In less than 15 years, social networks such as Facebook, Twitter, LinkedIn and Instagram have significantly changed the way we do business, with increasing numbers of organisations now developing and investing in their social media presence.
While social network sites were originally designed for connecting people, they are now used by businesses as strategic marketing and customer engagement tools. Businesses use social media platforms for everything from increasing brand awareness and managing customer service to recruiting staff and increasing sales.
The benefits of a social media presence for businesses are clear, however, organisations need to be aware that the use of social media may bring an increased risk to their brand and reputation. In particular, the unauthorised disclosure of confidential information may jeopardise an organisation’s compliance with its legal obligations. Mistakes made on social media are highly visible and can spread quickly. For this reason, some organisations are now choosing not to engage in the use of social media, however, this approach raises a different set of problems with organisations running the risk of being left behind and losing a competitive advantage.
Given the potential risks, organisations need to formally identify, mitigate and monitor the risks posed to them through their use of social media and should ensure that they have established appropriate frameworks and guidelines over both business use of social media and employees’ personal use of social media. As part of this, Boards and Audit Committees should consider the role that internal audit or other third parties can play in providing coverage in this area through independent consultancy or assurance assignments, which are tailored according to the organisation’s social media ‘maturity’.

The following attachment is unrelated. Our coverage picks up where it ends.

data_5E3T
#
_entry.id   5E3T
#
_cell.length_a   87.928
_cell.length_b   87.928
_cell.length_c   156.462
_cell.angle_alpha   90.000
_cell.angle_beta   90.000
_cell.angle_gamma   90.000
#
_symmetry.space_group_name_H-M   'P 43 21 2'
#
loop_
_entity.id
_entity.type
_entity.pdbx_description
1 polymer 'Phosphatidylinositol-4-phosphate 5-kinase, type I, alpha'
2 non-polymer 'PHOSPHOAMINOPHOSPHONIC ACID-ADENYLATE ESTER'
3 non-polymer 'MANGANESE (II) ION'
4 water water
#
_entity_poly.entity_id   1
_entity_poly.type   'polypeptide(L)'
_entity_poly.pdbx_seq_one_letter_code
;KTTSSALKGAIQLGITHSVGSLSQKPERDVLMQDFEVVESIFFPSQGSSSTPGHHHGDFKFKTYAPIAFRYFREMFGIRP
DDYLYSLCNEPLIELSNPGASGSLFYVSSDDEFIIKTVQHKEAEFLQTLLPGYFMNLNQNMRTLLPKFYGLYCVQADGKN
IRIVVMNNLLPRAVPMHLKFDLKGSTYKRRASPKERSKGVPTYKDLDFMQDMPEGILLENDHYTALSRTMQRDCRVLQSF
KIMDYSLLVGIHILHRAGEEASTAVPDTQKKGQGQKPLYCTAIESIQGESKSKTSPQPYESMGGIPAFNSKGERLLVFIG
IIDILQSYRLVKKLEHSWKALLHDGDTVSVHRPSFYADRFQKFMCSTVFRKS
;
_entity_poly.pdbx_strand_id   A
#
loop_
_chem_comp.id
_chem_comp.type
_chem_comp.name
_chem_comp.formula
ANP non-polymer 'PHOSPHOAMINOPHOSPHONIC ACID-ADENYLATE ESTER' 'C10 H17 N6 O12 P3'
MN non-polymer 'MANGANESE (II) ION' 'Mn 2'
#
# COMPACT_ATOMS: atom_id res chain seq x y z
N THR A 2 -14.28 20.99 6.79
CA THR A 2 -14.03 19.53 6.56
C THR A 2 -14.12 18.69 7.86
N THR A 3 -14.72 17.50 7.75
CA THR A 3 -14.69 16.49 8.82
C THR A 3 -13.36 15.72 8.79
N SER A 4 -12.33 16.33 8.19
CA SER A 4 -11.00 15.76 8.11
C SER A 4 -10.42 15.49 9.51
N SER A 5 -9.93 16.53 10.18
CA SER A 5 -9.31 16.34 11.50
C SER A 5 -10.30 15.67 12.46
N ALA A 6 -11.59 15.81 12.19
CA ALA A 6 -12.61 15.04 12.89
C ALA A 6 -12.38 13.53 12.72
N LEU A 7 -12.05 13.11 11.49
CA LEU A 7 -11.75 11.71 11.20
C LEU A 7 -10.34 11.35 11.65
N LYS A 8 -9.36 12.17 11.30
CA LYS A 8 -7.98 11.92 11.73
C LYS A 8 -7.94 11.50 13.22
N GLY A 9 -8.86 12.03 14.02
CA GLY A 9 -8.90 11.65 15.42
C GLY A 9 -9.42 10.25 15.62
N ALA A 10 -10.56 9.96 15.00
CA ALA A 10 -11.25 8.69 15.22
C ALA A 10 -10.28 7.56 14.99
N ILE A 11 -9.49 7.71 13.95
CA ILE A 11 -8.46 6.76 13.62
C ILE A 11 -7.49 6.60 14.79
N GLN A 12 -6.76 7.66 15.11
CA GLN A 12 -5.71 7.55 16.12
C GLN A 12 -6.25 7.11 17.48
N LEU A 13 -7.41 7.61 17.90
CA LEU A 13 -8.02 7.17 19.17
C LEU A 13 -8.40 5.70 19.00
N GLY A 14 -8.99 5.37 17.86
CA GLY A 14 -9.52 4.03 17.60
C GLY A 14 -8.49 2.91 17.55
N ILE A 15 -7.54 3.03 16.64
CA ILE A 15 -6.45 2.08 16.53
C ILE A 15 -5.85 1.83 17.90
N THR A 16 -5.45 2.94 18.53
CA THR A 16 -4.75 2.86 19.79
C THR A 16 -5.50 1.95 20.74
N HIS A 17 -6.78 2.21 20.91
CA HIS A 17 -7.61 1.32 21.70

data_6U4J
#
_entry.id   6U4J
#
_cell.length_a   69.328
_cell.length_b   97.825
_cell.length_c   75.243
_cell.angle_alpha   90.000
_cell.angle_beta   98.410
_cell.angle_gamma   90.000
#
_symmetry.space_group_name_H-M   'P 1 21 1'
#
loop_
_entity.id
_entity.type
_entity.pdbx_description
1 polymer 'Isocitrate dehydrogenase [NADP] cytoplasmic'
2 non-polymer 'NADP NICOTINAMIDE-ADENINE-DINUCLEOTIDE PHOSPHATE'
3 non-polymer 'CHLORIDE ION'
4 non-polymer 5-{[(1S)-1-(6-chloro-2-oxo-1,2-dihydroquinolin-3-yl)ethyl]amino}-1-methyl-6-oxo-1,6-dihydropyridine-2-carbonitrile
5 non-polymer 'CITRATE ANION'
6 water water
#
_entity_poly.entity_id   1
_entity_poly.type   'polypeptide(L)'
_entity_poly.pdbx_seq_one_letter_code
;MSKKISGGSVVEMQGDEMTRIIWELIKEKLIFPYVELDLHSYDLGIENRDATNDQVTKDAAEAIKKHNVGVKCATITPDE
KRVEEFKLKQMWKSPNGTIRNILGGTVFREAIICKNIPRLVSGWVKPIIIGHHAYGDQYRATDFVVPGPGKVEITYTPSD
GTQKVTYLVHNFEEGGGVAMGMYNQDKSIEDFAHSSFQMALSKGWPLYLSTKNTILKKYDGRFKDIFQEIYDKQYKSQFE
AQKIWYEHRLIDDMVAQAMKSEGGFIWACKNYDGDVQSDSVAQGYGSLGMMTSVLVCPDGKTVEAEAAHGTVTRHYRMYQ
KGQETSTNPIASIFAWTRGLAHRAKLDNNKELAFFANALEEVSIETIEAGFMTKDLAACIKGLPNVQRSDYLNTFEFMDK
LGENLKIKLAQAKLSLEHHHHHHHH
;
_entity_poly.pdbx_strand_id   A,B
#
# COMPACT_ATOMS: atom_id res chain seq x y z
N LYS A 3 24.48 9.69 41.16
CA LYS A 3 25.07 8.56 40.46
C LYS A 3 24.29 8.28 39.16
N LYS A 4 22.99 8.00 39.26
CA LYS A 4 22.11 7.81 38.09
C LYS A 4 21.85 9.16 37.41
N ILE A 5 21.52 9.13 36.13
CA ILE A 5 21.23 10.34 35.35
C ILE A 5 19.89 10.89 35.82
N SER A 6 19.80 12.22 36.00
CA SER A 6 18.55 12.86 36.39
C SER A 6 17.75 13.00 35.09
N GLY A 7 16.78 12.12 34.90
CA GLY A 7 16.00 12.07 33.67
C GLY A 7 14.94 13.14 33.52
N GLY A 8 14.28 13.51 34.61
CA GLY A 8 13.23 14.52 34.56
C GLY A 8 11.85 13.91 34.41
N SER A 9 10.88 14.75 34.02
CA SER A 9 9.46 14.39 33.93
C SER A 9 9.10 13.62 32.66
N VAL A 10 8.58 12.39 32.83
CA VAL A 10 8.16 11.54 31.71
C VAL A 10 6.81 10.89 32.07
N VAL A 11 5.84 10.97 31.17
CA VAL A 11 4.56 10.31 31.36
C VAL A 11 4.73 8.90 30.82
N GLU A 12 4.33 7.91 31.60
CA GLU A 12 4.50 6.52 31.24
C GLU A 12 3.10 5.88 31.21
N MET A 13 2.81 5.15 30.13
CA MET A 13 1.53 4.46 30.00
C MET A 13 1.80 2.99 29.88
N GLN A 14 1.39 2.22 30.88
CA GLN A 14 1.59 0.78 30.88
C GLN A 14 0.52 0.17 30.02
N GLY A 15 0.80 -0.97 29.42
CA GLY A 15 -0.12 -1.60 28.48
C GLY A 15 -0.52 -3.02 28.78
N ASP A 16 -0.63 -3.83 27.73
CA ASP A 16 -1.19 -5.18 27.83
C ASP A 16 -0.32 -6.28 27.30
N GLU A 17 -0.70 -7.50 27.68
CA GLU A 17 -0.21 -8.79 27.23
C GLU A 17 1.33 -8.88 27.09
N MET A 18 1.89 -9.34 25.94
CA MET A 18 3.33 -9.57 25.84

As a starting point, there are a number of key elements that should be considered by organisations in order to mitigate the risks involved with their social media presence. Organisations need to ensure that a fit-for-purpose social media strategy is in place, which establishes clear objectives for their use of social media and this should be clearly aligned with their corporate objectives. This strategy should be underpinned by appropriate policies and procedures which are communicated to all relevant staff and Board members. Roles and responsibilities should also be clearly defined and documented with appropriate social media training provided at all levels of the organisation. Such training will help to ensure that everyone can effectively contribute to the achievement of the stated objectives and is aware of the risks associated with social media. Organisations should also ensure that social media risks are identified and recorded on risk registers and that updated reports on social media activity are periodically reported to senior management and the Board for monitoring purposes. Other areas for consideration include: return on social media investment; third party risks associated with outsourcing social media activity; and GDPR compliance.
For the most part, the impact of social media on business has been positive, however, now more than ever, organisations must ensure that they have the appropriate structures and controls in place to help them avoid the potential pitfalls of the social media minefield